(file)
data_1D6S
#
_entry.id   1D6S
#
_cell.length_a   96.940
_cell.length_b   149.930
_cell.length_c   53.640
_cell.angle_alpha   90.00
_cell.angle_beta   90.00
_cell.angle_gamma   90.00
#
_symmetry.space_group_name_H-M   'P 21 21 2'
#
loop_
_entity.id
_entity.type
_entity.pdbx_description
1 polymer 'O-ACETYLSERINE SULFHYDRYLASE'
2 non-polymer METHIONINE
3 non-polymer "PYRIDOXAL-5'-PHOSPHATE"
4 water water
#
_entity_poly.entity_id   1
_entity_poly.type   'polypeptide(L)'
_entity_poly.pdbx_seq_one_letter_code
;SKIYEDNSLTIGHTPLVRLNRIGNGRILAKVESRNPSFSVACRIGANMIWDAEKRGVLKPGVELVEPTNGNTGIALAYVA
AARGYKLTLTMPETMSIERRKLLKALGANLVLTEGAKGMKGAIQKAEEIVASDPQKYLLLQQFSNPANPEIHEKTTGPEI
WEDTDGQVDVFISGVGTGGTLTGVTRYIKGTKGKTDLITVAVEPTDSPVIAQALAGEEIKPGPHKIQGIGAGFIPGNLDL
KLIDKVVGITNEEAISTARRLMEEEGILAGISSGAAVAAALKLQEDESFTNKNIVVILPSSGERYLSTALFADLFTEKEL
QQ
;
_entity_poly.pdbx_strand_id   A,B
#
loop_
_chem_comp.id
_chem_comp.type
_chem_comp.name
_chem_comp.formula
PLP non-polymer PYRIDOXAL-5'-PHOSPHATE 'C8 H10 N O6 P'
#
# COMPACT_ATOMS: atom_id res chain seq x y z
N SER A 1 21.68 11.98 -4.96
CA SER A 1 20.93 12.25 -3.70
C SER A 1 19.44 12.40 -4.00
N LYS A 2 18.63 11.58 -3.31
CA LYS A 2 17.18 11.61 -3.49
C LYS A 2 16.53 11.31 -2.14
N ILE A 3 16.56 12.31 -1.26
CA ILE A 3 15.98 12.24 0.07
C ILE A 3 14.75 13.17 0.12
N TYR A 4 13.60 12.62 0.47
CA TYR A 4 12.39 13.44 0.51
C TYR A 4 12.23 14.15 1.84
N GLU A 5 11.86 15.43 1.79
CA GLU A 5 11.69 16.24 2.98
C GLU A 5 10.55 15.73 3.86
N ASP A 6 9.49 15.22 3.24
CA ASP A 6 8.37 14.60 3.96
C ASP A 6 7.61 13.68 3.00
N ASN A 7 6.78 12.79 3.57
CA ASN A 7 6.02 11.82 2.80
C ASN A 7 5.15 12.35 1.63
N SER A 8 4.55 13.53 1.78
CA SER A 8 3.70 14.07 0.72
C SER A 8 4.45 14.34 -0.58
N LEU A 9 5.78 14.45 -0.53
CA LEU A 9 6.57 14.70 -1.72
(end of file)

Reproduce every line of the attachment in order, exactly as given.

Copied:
data_1D6S
#
_entry.id   1D6S
#
_cell.length_a   96.940
_cell.length_b   149.930
_cell.length_c   53.640
_cell.angle_alpha   90.00
_cell.angle_beta   90.00
_cell.angle_gamma   90.00
#
_symmetry.space_group_name_H-M   'P 21 21 2'
#
loop_
_entity.id
_entity.type
_entity.pdbx_description
1 polymer 'O-ACETYLSERINE SULFHYDRYLASE'
2 non-polymer METHIONINE
3 non-polymer "PYRIDOXAL-5'-PHOSPHATE"
4 water water
#
_entity_poly.entity_id   1
_entity_poly.type   'polypeptide(L)'
_entity_poly.pdbx_seq_one_letter_code
;SKIYEDNSLTIGHTPLVRLNRIGNGRILAKVESRNPSFSVACRIGANMIWDAEKRGVLKPGVELVEPTNGNTGIALAYVA
AARGYKLTLTMPETMSIERRKLLKALGANLVLTEGAKGMKGAIQKAEEIVASDPQKYLLLQQFSNPANPEIHEKTTGPEI
WEDTDGQVDVFISGVGTGGTLTGVTRYIKGTKGKTDLITVAVEPTDSPVIAQALAGEEIKPGPHKIQGIGAGFIPGNLDL
KLIDKVVGITNEEAISTARRLMEEEGILAGISSGAAVAAALKLQEDESFTNKNIVVILPSSGERYLSTALFADLFTEKEL
QQ
;
_entity_poly.pdbx_strand_id   A,B
#
loop_
_chem_comp.id
_chem_comp.type
_chem_comp.name
_chem_comp.formula
PLP non-polymer PYRIDOXAL-5'-PHOSPHATE 'C8 H10 N O6 P'
#
# COMPACT_ATOMS: atom_id res chain seq x y z
N SER A 1 21.68 11.98 -4.96
CA SER A 1 20.93 12.25 -3.70
C SER A 1 19.44 12.40 -4.00
N LYS A 2 18.63 11.58 -3.31
CA LYS A 2 17.18 11.61 -3.49
C LYS A 2 16.53 11.31 -2.14
N ILE A 3 16.56 12.31 -1.26
CA ILE A 3 15.98 12.24 0.07
C ILE A 3 14.75 13.17 0.12
N TYR A 4 13.60 12.62 0.47
CA TYR A 4 12.39 13.44 0.51
C TYR A 4 12.23 14.15 1.84
N GLU A 5 11.86 15.43 1.79
CA GLU A 5 11.69 16.24 2.98
C GLU A 5 10.55 15.73 3.86
N ASP A 6 9.49 15.22 3.24
CA ASP A 6 8.37 14.60 3.96
C ASP A 6 7.61 13.68 3.00
N ASN A 7 6.78 12.79 3.57
CA ASN A 7 6.02 11.82 2.80
C ASN A 7 5.15 12.35 1.63
N SER A 8 4.55 13.53 1.78
CA SER A 8 3.70 14.07 0.72
C SER A 8 4.45 14.34 -0.58
N LEU A 9 5.78 14.45 -0.53
CA LEU A 9 6.57 14.70 -1.72